Preventing Cerebrovascular Disease

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Preventing Cerebrovascular Disease

Preventing Cerebrovascular Disease

Cerebrovascular disease affects the arteries that supply the brain. Any condition that blocks or disrupts blood flow to the brain can cause cerebrovascular disease. When brain cells lose blood supply, they start to die within minutes, resulting in a stroke. Stroke is the main danger of cerebrovascular disease.

Many conditions can cause cerebrovascular disease and stroke. You can make lifestyle changes to prevent these conditions and to lower your risk of cerebrovascular disease. By making these changes, you can also improve your overall health and quality of life.

What can increase my risk of developing cerebrovascular disease?

Certain factors make you more likely to develop cerebrovascular disease. Some of these factors are things that you cannot control, including:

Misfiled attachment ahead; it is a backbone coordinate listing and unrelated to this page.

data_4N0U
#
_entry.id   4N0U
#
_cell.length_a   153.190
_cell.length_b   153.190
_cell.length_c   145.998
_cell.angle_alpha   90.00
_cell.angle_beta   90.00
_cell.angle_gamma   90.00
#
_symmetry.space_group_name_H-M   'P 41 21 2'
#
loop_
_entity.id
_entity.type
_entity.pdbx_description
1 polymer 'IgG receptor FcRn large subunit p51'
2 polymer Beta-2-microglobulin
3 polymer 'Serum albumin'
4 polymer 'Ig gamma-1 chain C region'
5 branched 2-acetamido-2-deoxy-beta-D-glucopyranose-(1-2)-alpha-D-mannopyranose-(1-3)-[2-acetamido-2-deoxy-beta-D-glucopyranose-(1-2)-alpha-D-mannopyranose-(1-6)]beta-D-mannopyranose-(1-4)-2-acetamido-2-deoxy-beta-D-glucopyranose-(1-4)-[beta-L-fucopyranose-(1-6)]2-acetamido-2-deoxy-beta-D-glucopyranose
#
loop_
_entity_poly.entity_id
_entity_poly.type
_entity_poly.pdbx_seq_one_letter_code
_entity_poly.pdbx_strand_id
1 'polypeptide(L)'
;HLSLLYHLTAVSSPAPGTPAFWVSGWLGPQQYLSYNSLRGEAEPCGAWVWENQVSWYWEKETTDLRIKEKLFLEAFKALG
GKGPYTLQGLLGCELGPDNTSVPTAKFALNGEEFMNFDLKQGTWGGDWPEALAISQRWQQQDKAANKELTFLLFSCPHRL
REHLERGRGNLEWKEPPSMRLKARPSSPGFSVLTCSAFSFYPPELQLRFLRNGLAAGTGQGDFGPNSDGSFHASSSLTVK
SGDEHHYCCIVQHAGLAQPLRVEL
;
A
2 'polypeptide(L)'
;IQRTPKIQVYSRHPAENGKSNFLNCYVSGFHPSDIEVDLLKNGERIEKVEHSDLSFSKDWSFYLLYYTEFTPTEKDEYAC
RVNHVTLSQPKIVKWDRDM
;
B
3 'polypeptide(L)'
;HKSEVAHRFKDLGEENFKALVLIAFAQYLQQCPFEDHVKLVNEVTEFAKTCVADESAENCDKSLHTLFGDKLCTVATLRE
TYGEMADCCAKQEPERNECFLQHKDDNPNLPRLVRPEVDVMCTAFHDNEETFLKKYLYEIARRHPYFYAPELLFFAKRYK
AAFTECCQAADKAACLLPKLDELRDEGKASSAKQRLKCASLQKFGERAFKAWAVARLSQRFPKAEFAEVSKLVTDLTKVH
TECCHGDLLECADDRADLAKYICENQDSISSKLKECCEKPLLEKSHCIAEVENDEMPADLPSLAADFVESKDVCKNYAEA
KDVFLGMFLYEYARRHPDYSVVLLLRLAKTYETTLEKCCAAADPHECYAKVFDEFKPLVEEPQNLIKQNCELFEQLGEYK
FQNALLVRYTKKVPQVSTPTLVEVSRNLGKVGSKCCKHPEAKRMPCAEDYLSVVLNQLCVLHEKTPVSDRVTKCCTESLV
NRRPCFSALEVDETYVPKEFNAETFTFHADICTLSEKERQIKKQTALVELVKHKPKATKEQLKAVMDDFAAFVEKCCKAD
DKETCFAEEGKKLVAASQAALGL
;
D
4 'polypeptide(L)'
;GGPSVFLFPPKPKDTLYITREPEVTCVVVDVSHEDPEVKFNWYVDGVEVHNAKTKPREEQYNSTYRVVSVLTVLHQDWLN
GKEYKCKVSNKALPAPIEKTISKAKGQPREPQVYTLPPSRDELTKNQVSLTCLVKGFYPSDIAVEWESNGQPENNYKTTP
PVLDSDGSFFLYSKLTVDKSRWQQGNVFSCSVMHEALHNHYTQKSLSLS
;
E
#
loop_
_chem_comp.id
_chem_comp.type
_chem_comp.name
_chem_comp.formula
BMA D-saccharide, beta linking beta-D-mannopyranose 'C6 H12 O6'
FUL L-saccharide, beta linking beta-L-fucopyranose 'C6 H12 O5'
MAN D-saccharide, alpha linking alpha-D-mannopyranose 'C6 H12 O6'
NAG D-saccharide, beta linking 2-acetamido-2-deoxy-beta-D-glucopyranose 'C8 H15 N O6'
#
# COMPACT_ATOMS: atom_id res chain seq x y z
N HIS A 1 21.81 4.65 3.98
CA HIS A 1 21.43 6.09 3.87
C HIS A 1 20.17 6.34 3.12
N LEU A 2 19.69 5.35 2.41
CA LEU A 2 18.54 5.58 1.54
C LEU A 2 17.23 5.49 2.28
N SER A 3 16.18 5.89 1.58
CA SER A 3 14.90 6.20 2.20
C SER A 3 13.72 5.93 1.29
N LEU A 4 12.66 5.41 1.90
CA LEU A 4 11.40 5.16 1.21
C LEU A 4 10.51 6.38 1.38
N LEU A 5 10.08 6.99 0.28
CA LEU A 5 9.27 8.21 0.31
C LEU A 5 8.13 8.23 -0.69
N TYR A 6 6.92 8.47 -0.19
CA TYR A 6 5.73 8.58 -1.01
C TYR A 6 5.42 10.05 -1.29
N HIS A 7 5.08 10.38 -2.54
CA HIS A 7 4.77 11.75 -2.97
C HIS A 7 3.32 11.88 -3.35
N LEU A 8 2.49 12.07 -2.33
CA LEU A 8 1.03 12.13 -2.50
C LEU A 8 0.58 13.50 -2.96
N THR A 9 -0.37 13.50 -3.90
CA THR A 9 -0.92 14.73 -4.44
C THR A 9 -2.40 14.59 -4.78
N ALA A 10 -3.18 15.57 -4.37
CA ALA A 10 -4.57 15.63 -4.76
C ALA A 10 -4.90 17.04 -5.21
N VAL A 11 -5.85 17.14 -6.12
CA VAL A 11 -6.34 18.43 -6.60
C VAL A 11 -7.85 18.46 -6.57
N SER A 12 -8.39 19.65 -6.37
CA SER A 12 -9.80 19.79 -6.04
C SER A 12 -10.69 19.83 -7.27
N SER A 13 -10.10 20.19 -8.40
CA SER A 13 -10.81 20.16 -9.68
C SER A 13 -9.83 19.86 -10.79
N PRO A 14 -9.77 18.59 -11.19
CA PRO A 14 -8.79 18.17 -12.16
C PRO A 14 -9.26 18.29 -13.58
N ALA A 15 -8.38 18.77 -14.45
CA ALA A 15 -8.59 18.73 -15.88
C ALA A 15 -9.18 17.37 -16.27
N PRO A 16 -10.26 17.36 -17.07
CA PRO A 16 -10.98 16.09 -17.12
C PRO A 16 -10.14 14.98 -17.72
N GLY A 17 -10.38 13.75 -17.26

• Being over 65 years of age.
  • Being female. Strokes happen more often in women.
  • Family history. Having a parent or sibling who had a stroke before age 65 increases your risk of a stroke.
  • Race. African Americans have a higher risk of death from stroke.
  • Having certain health conditions, such as:
    • Diabetes.
    • High blood pressure.
    • Heart disease.
    • Atherosclerosis.
    • High cholesterol.
    • Sickle cell disease.
    • Atrial fibrillation (abnormal heart rhythm).
    • Sleep apnea.
  • Having a history of transient ischemic attack or stroke.